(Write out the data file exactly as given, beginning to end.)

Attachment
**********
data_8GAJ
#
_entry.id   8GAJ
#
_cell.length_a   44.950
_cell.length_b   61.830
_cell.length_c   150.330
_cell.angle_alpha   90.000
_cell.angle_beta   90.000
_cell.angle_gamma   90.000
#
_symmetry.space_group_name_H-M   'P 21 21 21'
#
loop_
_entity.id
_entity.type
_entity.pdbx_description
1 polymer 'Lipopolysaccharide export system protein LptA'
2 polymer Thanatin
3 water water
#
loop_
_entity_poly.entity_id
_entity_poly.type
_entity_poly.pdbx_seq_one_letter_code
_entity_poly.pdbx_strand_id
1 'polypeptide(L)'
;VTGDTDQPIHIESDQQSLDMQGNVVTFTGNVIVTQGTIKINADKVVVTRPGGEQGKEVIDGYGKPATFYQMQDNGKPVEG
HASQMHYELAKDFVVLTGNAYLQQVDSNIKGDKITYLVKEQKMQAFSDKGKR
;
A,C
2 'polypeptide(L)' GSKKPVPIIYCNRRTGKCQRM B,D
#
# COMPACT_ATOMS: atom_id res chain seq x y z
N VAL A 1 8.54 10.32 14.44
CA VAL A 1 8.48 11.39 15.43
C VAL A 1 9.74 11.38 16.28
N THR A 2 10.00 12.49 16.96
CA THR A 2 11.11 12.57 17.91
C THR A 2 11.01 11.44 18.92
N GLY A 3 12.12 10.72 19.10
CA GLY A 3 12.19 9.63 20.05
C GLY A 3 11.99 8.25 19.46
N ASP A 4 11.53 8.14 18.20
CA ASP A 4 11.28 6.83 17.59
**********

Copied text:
data_8GAJ
#
_entry.id   8GAJ
#
_cell.length_a   44.950
_cell.length_b   61.830
_cell.length_c   150.330
_cell.angle_alpha   90.000
_cell.angle_beta   90.000
_cell.angle_gamma   90.000
#
_symmetry.space_group_name_H-M   'P 21 21 21'
#
loop_
_entity.id
_entity.type
_entity.pdbx_description
1 polymer 'Lipopolysaccharide export system protein LptA'
2 polymer Thanatin
3 water water
#
loop_
_entity_poly.entity_id
_entity_poly.type
_entity_poly.pdbx_seq_one_letter_code
_entity_poly.pdbx_strand_id
1 'polypeptide(L)'
;VTGDTDQPIHIESDQQSLDMQGNVVTFTGNVIVTQGTIKINADKVVVTRPGGEQGKEVIDGYGKPATFYQMQDNGKPVEG
HASQMHYELAKDFVVLTGNAYLQQVDSNIKGDKITYLVKEQKMQAFSDKGKR
;
A,C
2 'polypeptide(L)' GSKKPVPIIYCNRRTGKCQRM B,D
#
# COMPACT_ATOMS: atom_id res chain seq x y z
N VAL A 1 8.54 10.32 14.44
CA VAL A 1 8.48 11.39 15.43
C VAL A 1 9.74 11.38 16.28
N THR A 2 10.00 12.49 16.96
CA THR A 2 11.11 12.57 17.91
C THR A 2 11.01 11.44 18.92
N GLY A 3 12.12 10.72 19.10
CA GLY A 3 12.19 9.63 20.05
C GLY A 3 11.99 8.25 19.46
N ASP A 4 11.53 8.14 18.20
CA ASP A 4 11.28 6.83 17.59